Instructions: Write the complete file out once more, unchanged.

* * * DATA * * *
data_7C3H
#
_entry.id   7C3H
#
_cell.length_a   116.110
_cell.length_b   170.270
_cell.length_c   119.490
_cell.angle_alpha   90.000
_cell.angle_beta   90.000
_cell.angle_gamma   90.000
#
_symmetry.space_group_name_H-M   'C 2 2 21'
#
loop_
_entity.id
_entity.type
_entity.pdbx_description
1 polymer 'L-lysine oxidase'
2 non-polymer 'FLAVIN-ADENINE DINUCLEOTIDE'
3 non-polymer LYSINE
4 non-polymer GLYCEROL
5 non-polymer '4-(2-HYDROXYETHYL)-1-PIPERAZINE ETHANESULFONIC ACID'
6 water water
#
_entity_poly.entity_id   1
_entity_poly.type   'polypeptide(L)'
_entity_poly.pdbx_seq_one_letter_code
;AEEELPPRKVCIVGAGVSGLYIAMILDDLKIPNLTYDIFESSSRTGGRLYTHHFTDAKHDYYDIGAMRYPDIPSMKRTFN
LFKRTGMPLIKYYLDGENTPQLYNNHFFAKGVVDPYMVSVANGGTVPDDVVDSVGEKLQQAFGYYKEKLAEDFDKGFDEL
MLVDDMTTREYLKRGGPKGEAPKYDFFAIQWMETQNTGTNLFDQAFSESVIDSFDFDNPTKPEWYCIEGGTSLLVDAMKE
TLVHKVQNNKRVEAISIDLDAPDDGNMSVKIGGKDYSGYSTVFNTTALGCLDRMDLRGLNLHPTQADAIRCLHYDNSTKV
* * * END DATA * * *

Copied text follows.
data_7C3H
#
_entry.id   7C3H
#
_cell.length_a   116.110
_cell.length_b   170.270
_cell.length_c   119.490
_cell.angle_alpha   90.000
_cell.angle_beta   90.000
_cell.angle_gamma   90.000
#
_symmetry.space_group_name_H-M   'C 2 2 21'
#
loop_
_entity.id
_entity.type
_entity.pdbx_description
1 polymer 'L-lysine oxidase'
2 non-polymer 'FLAVIN-ADENINE DINUCLEOTIDE'
3 non-polymer LYSINE
4 non-polymer GLYCEROL
5 non-polymer '4-(2-HYDROXYETHYL)-1-PIPERAZINE ETHANESULFONIC ACID'
6 water water
#
_entity_poly.entity_id   1
_entity_poly.type   'polypeptide(L)'
_entity_poly.pdbx_seq_one_letter_code
;AEEELPPRKVCIVGAGVSGLYIAMILDDLKIPNLTYDIFESSSRTGGRLYTHHFTDAKHDYYDIGAMRYPDIPSMKRTFN
LFKRTGMPLIKYYLDGENTPQLYNNHFFAKGVVDPYMVSVANGGTVPDDVVDSVGEKLQQAFGYYKEKLAEDFDKGFDEL
MLVDDMTTREYLKRGGPKGEAPKYDFFAIQWMETQNTGTNLFDQAFSESVIDSFDFDNPTKPEWYCIEGGTSLLVDAMKE
TLVHKVQNNKRVEAISIDLDAPDDGNMSVKIGGKDYSGYSTVFNTTALGCLDRMDLRGLNLHPTQADAIRCLHYDNSTKV